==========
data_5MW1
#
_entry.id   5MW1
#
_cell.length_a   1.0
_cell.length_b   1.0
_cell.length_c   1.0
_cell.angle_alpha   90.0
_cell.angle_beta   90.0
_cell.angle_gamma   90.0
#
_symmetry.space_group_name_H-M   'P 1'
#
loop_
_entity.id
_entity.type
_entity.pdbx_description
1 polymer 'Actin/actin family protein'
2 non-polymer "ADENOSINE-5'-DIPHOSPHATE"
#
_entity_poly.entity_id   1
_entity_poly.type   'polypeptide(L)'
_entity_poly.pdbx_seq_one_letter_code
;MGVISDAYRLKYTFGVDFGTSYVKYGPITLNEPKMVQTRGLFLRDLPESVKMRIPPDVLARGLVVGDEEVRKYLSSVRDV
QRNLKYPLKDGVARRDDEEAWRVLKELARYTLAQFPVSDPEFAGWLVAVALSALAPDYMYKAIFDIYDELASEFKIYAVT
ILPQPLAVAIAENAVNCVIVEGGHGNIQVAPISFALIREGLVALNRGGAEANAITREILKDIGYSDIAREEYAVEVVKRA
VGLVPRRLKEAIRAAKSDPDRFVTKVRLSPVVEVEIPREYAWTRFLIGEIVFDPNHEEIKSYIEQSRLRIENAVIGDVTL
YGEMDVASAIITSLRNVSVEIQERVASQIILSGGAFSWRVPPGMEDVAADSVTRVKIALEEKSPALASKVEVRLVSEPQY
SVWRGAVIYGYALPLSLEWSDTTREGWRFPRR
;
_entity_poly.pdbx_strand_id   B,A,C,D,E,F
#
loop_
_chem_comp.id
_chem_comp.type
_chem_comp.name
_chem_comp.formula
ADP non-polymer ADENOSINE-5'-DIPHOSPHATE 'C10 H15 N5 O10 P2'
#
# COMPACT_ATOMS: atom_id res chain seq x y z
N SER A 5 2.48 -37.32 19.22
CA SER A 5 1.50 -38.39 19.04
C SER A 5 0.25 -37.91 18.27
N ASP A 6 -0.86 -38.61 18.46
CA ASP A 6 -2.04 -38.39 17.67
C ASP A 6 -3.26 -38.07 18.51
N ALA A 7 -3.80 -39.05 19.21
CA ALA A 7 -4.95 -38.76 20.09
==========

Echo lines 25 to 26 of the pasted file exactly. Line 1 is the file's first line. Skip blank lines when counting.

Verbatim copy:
QRNLKYPLKDGVARRDDEEAWRVLKELARYTLAQFPVSDPEFAGWLVAVALSALAPDYMYKAIFDIYDELASEFKIYAVT
ILPQPLAVAIAENAVNCVIVEGGHGNIQVAPISFALIREGLVALNRGGAEANAITREILKDIGYSDIAREEYAVEVVKRA